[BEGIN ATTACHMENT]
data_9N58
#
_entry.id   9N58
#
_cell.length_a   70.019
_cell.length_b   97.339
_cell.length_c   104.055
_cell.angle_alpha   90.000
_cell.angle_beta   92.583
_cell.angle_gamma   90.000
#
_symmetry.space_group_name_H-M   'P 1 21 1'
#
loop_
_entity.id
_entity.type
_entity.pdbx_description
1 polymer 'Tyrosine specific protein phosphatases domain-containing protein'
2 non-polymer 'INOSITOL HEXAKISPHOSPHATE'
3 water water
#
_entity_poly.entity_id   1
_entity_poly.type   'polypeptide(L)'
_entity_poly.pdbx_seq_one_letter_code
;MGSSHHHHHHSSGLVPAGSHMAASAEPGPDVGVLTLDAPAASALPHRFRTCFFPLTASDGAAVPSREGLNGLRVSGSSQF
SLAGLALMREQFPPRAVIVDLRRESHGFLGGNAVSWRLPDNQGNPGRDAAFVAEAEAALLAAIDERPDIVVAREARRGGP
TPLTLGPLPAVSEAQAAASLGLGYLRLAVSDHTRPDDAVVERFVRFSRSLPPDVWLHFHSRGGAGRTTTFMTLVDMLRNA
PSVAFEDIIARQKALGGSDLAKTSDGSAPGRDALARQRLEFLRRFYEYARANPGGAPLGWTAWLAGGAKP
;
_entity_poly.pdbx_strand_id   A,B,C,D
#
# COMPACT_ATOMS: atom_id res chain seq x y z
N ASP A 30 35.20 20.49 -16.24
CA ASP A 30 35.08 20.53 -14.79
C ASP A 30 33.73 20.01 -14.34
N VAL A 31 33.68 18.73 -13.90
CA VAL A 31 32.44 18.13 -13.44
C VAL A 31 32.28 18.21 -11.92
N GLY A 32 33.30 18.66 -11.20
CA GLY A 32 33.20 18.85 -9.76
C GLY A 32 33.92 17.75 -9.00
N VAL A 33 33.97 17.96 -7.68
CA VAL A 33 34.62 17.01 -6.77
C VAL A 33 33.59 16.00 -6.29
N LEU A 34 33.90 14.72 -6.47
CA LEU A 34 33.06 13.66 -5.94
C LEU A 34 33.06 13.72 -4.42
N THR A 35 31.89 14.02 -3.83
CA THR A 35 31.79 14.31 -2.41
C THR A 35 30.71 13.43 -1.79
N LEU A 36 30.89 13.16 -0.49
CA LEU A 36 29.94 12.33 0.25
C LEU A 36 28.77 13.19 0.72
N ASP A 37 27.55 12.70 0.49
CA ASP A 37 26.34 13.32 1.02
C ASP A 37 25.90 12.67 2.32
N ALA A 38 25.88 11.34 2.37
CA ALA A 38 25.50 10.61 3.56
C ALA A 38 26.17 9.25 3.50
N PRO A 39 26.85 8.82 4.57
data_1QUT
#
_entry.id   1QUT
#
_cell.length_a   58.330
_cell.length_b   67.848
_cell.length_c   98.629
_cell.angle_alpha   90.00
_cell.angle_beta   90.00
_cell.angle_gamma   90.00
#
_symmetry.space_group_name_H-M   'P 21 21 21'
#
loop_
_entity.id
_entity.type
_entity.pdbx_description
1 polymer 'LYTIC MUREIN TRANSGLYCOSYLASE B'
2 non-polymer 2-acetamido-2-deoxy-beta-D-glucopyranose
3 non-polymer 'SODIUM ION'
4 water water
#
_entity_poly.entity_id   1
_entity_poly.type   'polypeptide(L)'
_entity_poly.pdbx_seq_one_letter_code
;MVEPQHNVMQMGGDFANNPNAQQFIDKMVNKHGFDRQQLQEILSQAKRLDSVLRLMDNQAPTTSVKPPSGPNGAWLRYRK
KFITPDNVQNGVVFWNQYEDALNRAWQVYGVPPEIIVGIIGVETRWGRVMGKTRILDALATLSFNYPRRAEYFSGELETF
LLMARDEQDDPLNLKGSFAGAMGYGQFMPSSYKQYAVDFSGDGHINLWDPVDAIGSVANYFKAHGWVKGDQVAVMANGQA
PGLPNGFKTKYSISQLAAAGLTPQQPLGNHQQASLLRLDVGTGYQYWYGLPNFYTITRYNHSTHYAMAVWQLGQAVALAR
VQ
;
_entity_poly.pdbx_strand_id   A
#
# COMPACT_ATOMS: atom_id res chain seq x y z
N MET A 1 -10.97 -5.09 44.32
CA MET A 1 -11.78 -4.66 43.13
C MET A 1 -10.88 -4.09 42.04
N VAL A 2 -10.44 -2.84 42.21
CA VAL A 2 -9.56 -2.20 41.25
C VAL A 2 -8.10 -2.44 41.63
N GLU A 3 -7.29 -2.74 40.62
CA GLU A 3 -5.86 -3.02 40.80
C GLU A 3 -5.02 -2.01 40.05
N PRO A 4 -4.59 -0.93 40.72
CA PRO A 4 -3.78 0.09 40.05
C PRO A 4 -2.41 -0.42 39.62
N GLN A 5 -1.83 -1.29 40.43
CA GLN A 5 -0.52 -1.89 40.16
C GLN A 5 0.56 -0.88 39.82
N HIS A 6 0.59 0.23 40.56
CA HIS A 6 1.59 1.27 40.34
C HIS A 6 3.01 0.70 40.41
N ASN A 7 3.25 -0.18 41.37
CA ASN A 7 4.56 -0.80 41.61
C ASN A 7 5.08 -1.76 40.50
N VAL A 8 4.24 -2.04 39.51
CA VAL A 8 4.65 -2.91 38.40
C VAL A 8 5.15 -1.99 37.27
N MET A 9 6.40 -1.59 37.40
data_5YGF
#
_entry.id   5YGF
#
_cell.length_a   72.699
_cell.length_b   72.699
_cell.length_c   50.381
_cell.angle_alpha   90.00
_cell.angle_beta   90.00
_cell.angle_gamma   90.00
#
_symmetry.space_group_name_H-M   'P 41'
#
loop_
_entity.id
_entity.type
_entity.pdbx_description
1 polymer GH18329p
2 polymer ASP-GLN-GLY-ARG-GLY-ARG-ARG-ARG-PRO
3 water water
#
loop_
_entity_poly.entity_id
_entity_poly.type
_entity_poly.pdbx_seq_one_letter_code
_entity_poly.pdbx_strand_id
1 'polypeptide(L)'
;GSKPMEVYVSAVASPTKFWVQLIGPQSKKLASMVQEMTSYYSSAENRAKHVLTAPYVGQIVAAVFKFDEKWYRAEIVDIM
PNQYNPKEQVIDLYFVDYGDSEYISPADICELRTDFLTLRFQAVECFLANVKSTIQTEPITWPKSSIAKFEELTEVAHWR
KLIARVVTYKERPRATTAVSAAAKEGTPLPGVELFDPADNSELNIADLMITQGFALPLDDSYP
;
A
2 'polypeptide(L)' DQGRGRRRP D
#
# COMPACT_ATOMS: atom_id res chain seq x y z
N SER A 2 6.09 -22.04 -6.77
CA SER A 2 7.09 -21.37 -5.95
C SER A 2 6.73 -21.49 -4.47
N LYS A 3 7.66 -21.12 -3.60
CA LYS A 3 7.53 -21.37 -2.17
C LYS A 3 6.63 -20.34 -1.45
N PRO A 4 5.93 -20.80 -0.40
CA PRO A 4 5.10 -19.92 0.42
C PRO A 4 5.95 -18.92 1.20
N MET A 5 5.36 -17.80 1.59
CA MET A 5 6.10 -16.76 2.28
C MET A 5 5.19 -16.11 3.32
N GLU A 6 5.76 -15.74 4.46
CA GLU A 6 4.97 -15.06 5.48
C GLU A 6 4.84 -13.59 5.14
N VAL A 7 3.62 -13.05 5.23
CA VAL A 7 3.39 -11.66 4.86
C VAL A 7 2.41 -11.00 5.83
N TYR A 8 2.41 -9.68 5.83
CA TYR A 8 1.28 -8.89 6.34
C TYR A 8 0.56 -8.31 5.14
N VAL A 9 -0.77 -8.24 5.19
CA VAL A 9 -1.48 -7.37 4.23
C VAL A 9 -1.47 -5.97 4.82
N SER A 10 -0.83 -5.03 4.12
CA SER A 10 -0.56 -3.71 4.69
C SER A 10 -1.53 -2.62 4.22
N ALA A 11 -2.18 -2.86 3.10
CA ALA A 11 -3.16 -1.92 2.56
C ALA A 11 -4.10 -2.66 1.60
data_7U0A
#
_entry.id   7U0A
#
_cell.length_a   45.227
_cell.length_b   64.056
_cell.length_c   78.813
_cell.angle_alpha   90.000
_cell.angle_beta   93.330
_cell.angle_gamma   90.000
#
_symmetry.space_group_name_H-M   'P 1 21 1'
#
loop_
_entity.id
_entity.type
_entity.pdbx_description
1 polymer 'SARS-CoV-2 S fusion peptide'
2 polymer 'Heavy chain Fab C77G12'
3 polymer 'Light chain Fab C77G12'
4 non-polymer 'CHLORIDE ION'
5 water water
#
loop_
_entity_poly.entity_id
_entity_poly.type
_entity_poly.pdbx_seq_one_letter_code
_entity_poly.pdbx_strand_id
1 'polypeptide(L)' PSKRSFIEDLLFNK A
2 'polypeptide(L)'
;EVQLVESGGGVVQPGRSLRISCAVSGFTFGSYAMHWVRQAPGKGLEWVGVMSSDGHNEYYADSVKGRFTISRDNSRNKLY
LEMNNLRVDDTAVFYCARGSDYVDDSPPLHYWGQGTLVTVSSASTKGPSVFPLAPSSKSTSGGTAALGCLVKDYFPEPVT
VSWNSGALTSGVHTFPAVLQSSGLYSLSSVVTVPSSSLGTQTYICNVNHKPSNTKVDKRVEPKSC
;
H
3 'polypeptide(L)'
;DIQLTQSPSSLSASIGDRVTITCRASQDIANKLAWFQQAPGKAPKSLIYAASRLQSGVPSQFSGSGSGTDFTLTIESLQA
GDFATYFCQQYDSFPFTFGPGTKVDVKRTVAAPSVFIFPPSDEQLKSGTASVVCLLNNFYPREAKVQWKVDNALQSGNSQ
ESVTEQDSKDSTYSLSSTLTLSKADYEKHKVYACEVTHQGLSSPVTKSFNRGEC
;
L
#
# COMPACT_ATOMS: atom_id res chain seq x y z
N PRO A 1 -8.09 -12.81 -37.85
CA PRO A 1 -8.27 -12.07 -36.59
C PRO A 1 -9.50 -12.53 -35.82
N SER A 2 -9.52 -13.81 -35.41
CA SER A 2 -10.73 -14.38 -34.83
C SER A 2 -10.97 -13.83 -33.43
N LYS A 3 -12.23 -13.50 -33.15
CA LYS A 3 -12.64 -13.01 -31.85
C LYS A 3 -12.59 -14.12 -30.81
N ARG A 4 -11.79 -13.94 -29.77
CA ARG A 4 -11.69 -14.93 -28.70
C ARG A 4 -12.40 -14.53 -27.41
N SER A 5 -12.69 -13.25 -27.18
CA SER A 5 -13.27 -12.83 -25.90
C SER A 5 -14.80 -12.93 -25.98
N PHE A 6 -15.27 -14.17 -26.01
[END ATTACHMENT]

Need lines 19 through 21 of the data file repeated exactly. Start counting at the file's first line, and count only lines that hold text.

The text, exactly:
2 non-polymer 'INOSITOL HEXAKISPHOSPHATE'
3 water water
#